The infancy of the R-PM system occurred when Bierc was the risk manager at Moore Corporation, Ltd. He says that he was challenged by Moore's CEO and CFO to develop a risk management program that was "all about the return on a risk performance basis." Even at this early stage, in 1997, he says, "our financial people realized that it was important to make the program strategic." Thus, Bierc was going to have to find some risk management method that was going to provide evidence that the program was working. He recognized that this would require the development of a new risk accounting and performance-focused measurement tool that would allow him to provide easy-to-understand, hard-dollar results. What ultimately came out of this exercise was a business process known as Aggregate Risk Quantification (ARQ).

Bierc refined his approach and, in order to assure the validity of the system, he enlisted the help of the University of Virginia's Darden School of Business to determine if it "does what we claim it can do." The Darden School reviewed the approach and the results, and validated the method that Bierc was using. Shortly thereafter, he made applications to the U.S. Patent and Trademark Office for a patent on his new business method. A patent for the process was awarded on October 5, 2010.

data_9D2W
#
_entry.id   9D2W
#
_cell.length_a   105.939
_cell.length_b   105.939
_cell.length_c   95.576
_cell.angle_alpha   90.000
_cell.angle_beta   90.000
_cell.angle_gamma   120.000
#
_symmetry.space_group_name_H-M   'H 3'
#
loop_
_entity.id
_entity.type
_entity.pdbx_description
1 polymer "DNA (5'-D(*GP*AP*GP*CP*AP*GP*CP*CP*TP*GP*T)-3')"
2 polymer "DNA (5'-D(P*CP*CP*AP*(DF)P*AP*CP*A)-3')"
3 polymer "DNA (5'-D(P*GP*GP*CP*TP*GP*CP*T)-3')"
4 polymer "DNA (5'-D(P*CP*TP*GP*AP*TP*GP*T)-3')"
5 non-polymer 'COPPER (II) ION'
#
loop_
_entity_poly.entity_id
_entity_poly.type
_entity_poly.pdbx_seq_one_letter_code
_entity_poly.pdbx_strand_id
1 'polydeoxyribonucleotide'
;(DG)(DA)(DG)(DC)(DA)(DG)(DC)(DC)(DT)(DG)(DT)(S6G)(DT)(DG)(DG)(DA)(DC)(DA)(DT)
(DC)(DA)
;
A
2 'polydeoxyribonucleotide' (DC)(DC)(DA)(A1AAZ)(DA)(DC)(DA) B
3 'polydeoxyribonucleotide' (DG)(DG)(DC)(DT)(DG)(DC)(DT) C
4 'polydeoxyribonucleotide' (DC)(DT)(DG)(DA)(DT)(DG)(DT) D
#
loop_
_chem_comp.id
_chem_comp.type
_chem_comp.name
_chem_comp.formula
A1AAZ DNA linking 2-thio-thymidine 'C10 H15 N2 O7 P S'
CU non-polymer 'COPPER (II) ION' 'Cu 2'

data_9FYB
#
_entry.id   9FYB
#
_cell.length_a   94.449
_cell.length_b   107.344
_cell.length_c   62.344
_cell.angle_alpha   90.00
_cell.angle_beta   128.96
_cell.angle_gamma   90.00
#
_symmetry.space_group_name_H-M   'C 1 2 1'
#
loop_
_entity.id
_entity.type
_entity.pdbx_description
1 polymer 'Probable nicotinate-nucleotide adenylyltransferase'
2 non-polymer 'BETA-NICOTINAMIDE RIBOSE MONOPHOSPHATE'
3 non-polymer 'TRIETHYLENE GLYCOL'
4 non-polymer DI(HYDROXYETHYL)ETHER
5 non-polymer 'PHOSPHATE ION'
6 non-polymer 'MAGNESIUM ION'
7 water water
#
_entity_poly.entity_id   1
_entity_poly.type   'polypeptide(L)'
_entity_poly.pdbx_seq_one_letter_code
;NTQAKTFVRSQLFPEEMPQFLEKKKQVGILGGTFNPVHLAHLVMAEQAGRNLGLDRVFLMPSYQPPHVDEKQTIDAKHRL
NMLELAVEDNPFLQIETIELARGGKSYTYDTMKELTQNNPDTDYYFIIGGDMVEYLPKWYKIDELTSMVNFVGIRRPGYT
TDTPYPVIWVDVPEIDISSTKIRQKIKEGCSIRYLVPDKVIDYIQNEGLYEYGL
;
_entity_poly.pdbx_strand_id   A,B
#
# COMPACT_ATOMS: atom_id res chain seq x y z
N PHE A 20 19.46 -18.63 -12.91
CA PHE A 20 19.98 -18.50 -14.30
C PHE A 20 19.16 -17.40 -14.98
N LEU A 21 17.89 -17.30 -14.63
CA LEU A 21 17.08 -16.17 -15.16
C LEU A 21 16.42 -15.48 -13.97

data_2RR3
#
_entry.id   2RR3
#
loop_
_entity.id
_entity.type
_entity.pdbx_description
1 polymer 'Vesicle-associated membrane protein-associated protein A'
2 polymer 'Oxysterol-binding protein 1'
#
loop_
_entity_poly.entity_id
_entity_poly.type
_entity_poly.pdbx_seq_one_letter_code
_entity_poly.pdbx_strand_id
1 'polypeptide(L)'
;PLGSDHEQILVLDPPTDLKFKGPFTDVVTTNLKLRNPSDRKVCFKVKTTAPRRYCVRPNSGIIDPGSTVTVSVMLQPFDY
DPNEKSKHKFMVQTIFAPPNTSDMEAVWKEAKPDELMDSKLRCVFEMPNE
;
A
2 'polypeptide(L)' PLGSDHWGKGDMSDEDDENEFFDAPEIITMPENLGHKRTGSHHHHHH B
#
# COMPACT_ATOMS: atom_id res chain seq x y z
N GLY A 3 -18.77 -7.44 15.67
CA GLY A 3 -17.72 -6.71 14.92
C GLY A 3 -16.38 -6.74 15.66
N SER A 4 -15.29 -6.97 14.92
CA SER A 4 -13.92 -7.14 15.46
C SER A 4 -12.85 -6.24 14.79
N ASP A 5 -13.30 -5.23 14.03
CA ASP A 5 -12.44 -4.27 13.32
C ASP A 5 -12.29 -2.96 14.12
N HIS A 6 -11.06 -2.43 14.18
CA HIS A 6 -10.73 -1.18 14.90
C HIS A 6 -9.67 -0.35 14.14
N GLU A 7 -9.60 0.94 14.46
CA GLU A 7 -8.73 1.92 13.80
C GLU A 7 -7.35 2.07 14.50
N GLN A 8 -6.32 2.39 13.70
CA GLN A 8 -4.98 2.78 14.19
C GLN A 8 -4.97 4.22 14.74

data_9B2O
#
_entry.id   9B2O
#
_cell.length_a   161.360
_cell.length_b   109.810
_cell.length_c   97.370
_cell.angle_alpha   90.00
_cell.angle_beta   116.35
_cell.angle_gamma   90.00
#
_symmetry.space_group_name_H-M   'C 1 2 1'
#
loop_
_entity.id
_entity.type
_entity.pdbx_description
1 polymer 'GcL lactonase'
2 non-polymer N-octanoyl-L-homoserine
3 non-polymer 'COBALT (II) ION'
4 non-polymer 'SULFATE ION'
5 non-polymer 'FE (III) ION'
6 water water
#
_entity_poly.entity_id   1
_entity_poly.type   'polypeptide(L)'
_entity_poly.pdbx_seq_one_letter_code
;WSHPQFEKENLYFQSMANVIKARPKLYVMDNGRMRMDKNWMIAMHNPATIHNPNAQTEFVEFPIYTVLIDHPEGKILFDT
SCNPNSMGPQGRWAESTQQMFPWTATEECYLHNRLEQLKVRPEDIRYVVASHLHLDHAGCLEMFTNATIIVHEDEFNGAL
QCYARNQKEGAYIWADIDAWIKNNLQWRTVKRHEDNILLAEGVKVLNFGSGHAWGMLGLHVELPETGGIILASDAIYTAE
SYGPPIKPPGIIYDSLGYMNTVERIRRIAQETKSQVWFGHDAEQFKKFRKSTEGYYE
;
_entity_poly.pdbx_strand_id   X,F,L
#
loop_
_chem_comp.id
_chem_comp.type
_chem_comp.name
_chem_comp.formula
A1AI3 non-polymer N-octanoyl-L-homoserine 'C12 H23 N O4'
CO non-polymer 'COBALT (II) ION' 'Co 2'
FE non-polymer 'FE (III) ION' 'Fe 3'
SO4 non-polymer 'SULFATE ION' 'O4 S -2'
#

Proof positive

While there are many differences between traditional ERM and the R-PM system, one of the most visible starts with the all-important risk assessment process. "Rather than taking more of a traditional shotgun approach to risk assessment where you look at everything," Bierc explains, "we review specific historical financial data to provide a better assessment." To date, risk assessments have been primarily qualitative in identifying and prioritizing risks. However, since this method lacks direct relevance to financial goals and targets, it has limited application in a proactive ERM program.

By using the rPM approach, Bierc states, a company can "align its risk assessment activities so that they are focused based on actual performance." This unique approach develops a "historical dateline analysis" that quickly shows where a company is allocating its resources. The assessment process allows a company to identify, examine, and quantify the material risk events that affected its key business drivers and, ultimately, business performance.

The ARQ measurement tool creates what Bierc calls a "5th Financial Statement"—the Statement of Risk. The statement extracts directly from a company's general ledger the actual dedicated and discrete risk management costs. This is extremely important because the "cost of risk" is at the core of how a company does business, states Bierc. By using the ARQ, risk managers can begin creating genuine Risk Accounting Statements and Performance Measurements that break down the results into understandable risk components that are expressed in hard-dollar values. In essence, Mandel notes, "risk managers can now accurately measure the ROI of their ERM programs." Obviously, he says, "this puts accountability squarely on the risk management function," not something that all risk managers are looking forward to.